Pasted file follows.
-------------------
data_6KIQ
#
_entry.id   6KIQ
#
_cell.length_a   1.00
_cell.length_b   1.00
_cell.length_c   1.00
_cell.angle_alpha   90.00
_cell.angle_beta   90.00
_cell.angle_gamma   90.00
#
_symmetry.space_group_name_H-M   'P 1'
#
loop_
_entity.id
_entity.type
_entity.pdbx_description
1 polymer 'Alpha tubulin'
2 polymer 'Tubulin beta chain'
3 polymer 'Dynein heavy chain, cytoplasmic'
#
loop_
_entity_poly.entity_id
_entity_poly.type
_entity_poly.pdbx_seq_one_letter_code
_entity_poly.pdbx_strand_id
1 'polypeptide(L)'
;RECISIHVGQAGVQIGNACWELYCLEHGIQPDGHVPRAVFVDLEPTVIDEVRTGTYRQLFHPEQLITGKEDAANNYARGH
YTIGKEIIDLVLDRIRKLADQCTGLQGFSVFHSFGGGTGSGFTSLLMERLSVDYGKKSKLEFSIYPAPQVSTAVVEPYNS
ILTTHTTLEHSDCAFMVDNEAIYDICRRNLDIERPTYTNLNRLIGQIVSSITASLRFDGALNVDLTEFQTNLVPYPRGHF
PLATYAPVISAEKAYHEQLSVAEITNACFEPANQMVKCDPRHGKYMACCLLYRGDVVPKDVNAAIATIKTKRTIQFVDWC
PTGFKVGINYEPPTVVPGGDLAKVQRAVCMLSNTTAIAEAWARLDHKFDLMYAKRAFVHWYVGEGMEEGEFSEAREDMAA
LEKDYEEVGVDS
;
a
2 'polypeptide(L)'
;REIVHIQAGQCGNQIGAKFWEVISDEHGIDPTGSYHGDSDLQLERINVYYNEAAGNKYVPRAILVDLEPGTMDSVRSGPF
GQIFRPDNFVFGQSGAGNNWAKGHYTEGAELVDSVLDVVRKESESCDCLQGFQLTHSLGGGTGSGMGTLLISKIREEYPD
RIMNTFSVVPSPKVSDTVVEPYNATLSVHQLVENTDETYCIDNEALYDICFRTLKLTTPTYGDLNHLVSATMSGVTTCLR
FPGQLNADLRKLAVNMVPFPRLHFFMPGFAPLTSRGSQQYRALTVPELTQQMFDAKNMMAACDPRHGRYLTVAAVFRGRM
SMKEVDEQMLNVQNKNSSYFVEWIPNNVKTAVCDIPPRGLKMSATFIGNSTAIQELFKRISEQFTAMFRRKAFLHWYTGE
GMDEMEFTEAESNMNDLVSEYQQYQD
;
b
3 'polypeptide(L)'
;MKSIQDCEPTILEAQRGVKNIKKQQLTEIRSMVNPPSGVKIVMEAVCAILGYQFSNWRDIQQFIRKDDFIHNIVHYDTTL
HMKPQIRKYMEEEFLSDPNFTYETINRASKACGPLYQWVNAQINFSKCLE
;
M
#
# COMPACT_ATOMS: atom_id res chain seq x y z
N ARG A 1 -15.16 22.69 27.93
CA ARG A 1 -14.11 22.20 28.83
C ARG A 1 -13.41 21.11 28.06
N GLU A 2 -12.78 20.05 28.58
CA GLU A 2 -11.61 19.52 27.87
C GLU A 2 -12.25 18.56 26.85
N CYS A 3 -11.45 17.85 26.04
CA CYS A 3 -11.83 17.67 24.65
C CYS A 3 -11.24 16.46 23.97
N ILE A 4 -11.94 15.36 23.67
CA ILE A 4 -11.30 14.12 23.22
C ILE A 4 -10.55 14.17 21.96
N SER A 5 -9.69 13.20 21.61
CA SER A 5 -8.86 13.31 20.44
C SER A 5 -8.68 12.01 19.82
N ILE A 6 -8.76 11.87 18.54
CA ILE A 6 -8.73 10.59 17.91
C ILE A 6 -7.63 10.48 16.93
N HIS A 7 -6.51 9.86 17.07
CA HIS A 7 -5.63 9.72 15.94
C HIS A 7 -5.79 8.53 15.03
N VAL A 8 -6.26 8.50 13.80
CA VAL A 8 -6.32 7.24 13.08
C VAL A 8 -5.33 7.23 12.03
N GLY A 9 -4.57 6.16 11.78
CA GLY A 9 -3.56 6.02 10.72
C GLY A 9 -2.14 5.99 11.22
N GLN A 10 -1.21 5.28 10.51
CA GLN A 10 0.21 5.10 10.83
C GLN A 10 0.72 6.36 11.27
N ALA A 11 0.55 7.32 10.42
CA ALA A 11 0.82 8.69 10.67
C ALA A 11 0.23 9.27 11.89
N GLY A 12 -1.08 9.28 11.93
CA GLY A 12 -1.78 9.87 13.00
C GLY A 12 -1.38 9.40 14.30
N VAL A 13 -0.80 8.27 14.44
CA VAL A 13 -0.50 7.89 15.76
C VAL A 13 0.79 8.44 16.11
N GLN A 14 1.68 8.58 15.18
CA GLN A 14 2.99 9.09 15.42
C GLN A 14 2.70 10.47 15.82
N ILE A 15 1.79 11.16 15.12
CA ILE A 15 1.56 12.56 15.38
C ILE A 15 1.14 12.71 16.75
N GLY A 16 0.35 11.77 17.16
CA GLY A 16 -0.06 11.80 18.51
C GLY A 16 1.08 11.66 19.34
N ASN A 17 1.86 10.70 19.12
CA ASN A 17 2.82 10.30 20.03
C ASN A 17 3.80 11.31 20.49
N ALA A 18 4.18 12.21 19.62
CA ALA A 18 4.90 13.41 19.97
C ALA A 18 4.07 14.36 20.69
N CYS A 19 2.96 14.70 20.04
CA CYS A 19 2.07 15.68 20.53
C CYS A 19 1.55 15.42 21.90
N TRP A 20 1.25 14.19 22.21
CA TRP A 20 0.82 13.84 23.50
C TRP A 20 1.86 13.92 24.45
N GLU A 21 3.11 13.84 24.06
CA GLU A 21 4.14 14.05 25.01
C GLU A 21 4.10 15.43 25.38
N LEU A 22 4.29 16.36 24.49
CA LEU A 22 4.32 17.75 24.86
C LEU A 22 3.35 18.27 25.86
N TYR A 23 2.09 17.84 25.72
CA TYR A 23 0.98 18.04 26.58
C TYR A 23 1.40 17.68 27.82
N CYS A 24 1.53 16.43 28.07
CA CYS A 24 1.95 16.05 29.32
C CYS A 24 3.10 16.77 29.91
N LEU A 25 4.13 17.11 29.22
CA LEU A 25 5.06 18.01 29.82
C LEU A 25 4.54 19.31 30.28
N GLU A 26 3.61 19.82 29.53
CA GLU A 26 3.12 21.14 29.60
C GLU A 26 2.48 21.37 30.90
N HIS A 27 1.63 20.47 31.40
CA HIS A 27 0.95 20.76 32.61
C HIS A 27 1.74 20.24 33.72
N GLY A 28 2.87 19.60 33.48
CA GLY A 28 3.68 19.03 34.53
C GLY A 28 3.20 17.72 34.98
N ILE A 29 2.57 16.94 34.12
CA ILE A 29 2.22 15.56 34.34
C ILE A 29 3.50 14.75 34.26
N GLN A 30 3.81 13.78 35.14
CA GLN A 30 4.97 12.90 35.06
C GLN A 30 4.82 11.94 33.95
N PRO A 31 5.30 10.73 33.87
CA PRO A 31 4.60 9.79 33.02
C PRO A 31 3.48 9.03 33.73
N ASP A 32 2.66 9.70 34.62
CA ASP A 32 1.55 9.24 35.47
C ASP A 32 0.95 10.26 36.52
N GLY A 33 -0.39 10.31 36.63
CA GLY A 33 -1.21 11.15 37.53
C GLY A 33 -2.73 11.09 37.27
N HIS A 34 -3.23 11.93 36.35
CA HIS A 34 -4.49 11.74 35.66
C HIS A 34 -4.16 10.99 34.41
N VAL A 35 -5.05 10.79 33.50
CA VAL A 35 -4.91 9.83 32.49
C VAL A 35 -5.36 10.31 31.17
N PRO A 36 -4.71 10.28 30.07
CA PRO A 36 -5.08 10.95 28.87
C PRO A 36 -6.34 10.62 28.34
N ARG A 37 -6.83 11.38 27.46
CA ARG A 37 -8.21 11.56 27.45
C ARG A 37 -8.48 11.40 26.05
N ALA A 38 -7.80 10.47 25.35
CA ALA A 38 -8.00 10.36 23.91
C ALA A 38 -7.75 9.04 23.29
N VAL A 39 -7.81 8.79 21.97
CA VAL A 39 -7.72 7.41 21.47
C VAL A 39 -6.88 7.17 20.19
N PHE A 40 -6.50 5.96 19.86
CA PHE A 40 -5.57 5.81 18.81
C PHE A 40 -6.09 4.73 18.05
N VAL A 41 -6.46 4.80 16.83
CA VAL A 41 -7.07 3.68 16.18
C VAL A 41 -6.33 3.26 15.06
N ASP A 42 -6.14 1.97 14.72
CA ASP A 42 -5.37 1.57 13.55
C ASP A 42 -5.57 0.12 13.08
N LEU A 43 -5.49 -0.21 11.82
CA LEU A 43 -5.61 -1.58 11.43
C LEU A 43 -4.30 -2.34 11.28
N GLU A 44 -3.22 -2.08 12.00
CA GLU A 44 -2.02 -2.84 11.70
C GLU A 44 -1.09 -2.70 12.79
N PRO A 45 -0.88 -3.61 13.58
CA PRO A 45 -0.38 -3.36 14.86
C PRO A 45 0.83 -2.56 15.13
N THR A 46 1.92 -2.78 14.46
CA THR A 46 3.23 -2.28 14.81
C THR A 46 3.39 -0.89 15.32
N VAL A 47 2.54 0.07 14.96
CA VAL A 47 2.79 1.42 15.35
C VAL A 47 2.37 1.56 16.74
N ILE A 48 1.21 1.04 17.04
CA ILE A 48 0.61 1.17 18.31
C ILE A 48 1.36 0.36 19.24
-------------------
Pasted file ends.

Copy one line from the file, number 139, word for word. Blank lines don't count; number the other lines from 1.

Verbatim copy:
N GLN A 30 3.81 13.78 35.14